As the film opens, the camera pans through a bucolic redwood forest, tilting up into the branches. Bird sounds and new age music on the soundtrack are interrupted by a Bay Area TV news report announcing, "A car bomb explosion sends two members of the activist group Earth First! to the hospital. And the question tonight is, will the injured environmentalists face criminal charges?" The answer comes quickly in another news flash, an "unconfirmed report" saying, "Judi Bari and Darryl Cherney will be charged with possession and transportation of explosives."
Those who followed the local timber wars know the rest of the story. In May 1990, Bari and Cherney were set to spearhead a series of protests they called Redwood Summer when Bari's car was blown up. Both were arrested, but were released for lack of evidence. They later sued the Oakland Police and the FBI for violating their First Amendment right to free speech. By the time the case wound its way through the court system, with the jury awarding a $4.4 million settlement, Bari had died from cancer.
That's the story told in Who Bombed Judi Bari?, a new documentary produced by Cherney that debuted over the weekend at a film festival in San Francisco and opens locally this week. While the title makes it sound like a whodunit, an investigation of an unsolved mystery, the film is in fact a celebratory life-and-times of Bari and her years of work as an activist.
Cherney explained that the title came from a song he wrote about the incident in July 1990, in the middle of Redwood Summer. "Everything that's happened after that, from another documentary called Who Bombed Judi Bari? in 1991 to a CD called that to several magazine articles called ‘Who Bombed Judi Bari?' they're all based on that song," said Cherney.
An earlier working title was The Deposition of Judi Bari. As part of the court case, in 1997, she recorded a videotaped deposition while lying in a hospital bed dying from breast cancer. It became her posthumous testimony when the case was tried years after her death. Now it's the through-line for the film. "We wanted Judi to tell her own story," said Cherney, who opted against narrating the film himself. "My pitch [for investors] was something like ‘the dying queen tells the story of her reign.'"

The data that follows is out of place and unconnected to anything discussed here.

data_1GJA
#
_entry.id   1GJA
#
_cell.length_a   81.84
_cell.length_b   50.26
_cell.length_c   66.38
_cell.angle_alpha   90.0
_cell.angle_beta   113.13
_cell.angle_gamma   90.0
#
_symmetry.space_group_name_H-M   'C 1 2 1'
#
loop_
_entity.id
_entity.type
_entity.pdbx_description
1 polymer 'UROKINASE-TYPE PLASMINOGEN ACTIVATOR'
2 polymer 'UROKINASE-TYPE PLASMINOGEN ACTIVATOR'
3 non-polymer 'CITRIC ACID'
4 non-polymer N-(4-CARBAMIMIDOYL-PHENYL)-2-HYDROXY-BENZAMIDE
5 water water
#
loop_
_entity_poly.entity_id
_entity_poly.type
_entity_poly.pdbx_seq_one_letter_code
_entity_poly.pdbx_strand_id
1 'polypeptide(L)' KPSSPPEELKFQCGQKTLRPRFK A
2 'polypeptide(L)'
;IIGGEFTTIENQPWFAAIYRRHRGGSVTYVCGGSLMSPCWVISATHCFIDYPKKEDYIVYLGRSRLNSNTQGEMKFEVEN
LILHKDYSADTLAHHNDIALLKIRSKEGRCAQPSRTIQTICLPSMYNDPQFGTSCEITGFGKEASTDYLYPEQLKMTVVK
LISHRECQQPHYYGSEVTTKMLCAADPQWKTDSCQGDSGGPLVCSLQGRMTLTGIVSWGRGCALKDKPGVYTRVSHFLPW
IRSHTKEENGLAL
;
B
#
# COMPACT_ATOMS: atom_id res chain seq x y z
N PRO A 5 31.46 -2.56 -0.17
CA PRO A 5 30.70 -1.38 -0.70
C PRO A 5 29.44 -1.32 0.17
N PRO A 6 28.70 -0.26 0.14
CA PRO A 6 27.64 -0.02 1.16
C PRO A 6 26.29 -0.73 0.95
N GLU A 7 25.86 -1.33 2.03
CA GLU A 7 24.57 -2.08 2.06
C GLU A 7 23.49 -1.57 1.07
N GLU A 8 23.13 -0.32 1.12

Placing Bari's story in context, the film also includes a history of Earth First! and of the local fight over logging, from the takeover of Pacific Lumber by Charles Hurwitz and Maxxam, on to the ultimately successful battle to preserve Headwaters Forest.
Cherney and a crew of documentary filmmakers led by director Mary Liz Thomson sifted through around 700 hours of archival film footage, much of it shot by amateur videographers Cherney calls "eco-paparazzi," and added in still photos, newspaper clippings and music to create something like a video scrapbook.
Cherney says his goal in making the film was to "teach the public who the historical figure Judi Bari is," but also to inspire further activism and to help "instigate an actual investigation of the bombing."
The movie ends in 2010 when Cherney's legal team is trying to get evidence connected to the bombing turned over to an independent laboratory for DNA testing. "We believe the evidence has fingerprints and DNA of the bomber on it," said Cherney. "It's in the possession of the FBI. I would say that the bomber is totally findable, which is why they don't want to turn over the evidence." Another motion was filed this week, thus the legal battle continues.
Who Bombed Judi Bari? screenings take place Saturday and Sunday, March 10 and 11, at 7:30 p.m. at the Arcata Playhouse (9th and L streets, Arcata), then in Southern Humboldt starting Tuesday, March 13, at the Garberville Theater, 766 Redwood Drive, Garberville, with further screenings there on Wednesday and Thursday, March 14 and 15, all shows at 7:30 p.m. Darryl Cherney and director Mary Liz Thomson will be in attendance at all local screenings.